Title:
System and method for categorizing answers such as URLs
United States Patent 9239882


Abstract:
A correlator extracts a plurality of related queries corresponding to each one of a plurality of answers. A classifier matches each one of the related queries corresponding to the answer with a category. A statistical tool determines the relevance of each category relative to the categories matched to the related queries corresponding to the answers.



Inventors:
Signorini, Alessio (Pisa, IT)
Arzilli, Alessandro (Pisa, IT)
Gerasoulis, Apostolos (Edison, NJ, US)
Gulli, Antonino (Pisa, IT)
Sambati, Maurizio (Pisa PI, IT)
Application Number:
11/958322
Publication Date:
01/19/2016
Filing Date:
12/17/2007
Assignee:
IAC Search & Media, Inc. (Oakland, CA, US)
Primary Class:
1/1
International Classes:
G06F7/00; G06F17/30
Field of Search:
707/3, 707/6, 707/5, 707/999.005, 707/999.003, 707/E17.14, 707/E17.109, 707/999.01, 707/736-759, 709/205, 726/4, 455/566, 455/550.1, 455/414.3, 455/466, 705/37, 705/14.58, 705/27, 705/14.46, 705/14.52
View Patent Images:
US Patent References:
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Other References:
G. Attardi, Automatic Web Page Categorization by Link and Context Analysis, 1999, Proceedings of THAI, version 2, pp. 1-16.
IAC Search & Media, PCT/US2008/004495 Filed Apr. 7, 2008, International Search Report and Written Opinion, ISA/US, mailed Jul. 8, 2008, 8pp.
Primary Examiner:
KIM, TAELOR
Attorney, Agent or Firm:
BakerHostetler (Washington, DC, US)
Claims:
What is claimed:

1. A computer system comprising: a memory; a plurality of answers stored in the memory; a correlator that, for each respective single answer, extracts a plurality of related queries corresponding to the respective single answer, at least two of the related queries corresponding to the respective single answer being different from one another; a classifier that assigns a category to each of the related queries such that there are a plurality of categories assigned to the related queries corresponding to the respective single answer, wherein one of the plurality of categories is a spam category and answers in the spam category are not downloaded; and a statistical tool that determines the relevance of the plurality of categories relative to one another and assigns at least one assigned category, of the categories assigned to the related queries corresponding to the respective single answer, to the respective single answer.

2. The computer system of claim 1, wherein at least one data query is extracted from each of the answers, the correlator matching the data query with the related queries.

3. The computer system of claim 1, wherein the answers are received over a network before storing the answers.

4. The computer system of claim 3, wherein answers for more frequently used categories are updated more often than answers for categories used less often.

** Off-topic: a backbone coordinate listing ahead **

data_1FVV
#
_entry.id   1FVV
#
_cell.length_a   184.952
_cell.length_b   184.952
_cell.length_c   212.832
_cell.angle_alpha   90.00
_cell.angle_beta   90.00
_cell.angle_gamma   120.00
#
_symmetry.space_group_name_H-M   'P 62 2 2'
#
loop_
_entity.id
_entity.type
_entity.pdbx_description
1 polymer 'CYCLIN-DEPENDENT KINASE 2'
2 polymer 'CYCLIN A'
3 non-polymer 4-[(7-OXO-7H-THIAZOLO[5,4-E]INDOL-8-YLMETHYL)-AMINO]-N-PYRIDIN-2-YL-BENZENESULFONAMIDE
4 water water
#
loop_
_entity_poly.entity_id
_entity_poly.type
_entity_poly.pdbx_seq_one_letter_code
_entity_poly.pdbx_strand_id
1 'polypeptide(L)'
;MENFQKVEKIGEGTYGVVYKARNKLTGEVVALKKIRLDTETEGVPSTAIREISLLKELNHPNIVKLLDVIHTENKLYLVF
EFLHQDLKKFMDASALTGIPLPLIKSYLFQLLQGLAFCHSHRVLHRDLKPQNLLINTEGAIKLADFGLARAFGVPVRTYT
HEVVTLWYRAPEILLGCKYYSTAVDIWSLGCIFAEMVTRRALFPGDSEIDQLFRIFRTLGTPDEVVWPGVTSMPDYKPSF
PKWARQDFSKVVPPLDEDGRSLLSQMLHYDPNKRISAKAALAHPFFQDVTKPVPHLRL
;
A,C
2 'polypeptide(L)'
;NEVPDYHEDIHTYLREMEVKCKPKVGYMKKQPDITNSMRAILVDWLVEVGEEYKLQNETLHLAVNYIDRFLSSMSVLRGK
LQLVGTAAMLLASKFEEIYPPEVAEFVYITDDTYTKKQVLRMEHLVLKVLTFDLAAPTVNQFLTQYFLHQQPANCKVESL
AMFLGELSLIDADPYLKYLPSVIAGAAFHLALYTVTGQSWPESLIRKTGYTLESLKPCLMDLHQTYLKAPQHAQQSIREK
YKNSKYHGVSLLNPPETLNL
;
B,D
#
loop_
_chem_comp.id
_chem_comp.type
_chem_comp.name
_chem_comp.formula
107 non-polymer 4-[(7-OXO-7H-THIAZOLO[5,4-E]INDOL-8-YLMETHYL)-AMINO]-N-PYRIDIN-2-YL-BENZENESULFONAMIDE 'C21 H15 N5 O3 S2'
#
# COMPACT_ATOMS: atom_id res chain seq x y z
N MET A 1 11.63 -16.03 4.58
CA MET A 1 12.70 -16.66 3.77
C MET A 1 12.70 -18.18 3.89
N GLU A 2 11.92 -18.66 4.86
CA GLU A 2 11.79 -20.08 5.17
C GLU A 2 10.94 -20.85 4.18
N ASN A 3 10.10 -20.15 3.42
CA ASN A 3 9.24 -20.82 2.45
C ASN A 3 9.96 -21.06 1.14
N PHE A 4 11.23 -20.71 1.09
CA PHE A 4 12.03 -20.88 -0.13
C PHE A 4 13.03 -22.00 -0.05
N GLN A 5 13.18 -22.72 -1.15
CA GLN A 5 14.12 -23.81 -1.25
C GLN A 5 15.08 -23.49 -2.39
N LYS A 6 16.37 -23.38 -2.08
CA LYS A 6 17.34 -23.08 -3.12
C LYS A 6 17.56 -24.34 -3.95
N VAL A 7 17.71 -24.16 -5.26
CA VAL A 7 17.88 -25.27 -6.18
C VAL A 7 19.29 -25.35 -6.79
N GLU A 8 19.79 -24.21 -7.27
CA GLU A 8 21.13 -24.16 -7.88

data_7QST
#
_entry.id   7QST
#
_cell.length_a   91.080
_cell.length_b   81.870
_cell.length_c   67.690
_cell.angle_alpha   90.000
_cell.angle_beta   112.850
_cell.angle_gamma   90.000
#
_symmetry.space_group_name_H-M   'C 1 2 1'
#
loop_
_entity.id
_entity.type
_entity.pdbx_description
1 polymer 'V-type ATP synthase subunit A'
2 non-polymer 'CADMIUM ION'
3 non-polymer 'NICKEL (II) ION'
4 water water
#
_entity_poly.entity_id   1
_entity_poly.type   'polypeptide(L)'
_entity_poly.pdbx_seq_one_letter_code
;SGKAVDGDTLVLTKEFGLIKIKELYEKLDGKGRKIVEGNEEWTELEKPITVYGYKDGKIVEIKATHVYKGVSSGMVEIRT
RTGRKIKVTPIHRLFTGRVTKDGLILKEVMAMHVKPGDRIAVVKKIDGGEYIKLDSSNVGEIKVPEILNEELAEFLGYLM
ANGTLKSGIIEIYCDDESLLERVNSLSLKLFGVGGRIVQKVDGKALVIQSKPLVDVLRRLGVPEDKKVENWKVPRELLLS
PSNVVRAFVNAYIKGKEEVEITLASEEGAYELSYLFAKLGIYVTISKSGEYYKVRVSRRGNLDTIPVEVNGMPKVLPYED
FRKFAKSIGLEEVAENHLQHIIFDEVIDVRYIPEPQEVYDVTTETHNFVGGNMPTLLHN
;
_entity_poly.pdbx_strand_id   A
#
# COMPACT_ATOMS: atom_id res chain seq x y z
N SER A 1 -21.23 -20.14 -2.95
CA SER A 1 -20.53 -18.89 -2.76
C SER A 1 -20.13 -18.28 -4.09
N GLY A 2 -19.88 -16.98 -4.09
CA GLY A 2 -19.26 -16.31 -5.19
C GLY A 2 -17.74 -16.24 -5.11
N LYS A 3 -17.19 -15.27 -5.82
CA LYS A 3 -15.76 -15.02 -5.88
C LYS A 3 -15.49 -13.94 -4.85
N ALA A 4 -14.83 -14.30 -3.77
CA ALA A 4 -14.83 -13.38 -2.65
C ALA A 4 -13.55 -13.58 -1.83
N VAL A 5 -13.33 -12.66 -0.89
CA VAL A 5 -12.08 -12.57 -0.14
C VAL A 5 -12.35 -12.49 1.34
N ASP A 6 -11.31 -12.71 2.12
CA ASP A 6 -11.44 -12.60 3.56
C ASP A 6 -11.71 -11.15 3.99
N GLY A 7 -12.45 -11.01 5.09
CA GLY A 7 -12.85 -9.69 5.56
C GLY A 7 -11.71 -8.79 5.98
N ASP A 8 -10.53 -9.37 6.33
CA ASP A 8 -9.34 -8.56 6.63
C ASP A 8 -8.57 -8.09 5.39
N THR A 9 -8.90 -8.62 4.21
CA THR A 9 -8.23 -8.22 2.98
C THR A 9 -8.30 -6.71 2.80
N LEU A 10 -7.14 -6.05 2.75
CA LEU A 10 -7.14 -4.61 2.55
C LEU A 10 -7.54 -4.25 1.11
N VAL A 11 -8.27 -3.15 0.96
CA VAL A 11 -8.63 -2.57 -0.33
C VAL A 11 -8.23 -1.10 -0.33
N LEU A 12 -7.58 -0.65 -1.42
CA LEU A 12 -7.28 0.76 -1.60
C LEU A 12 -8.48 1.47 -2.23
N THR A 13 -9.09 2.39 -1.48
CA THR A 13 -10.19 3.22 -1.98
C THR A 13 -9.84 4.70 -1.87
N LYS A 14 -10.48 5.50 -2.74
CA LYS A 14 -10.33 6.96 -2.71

5. The computer system of claim 3, further comprising: an indexer indexing the answers received over the network into indexed answers, the indexed answers being stored in the memory with each respective one answer having a respective assigned category associated therewith.

6. The computer system of claim 5, wherein the indexer indexes the answers into the categories.

7. The computer system of claim 1, further comprising: a search engine receiving a request from a client computer system at a server computer system and, in response to the request, transmitting a view from the server computer system to the client computer system for display at the client computer system, contents of the view being at least partially based on one selected category of the categories.

8. The computer system of claim 7, wherein the request is a search request, the classifier matching the request with a category among the plurality of categories and associating at least one of a plurality of answers with the request due to association of the request and the answer with the select category.

9. The computer system of claim 8, wherein the view includes different category areas, answers belonging to different categories being located in the respective category areas.

10. The computer system of claim 8, wherein the category is used to select the answer based on a media type of the answer.

11. The computer system of claim 8, wherein the category is used to select the answer based on a freshness of the answer.

12. The computer system of claim 8, further comprising a correlator extracting a related query corresponding to the request, wherein the classifier matches the request with a category by matching the related query to the category.

13. The computer system of claim 12, wherein the correlator matches the request to the category according to the method comprising: extracting a plurality of related queries corresponding to the request; and matching each related query to a category, further comprising: a statistical tool determining the relevance of each category.

14. The computer system of claim 8, wherein the search engine transmits a first view from a server computer system to the client computer system, the first view including a search identifier, the search engine receiving a search request from a client computer system at the server computer system and utilizing the search request at the server computer system to extract at least one search result from the answers, and transmitting at least part of a second view from the server computer system to the client computer system for display at the client computer system, wherein the second view includes the search result.

15. The computer system of claim 7, wherein an advertisement is selected among a plurality of advertisements based on the select category.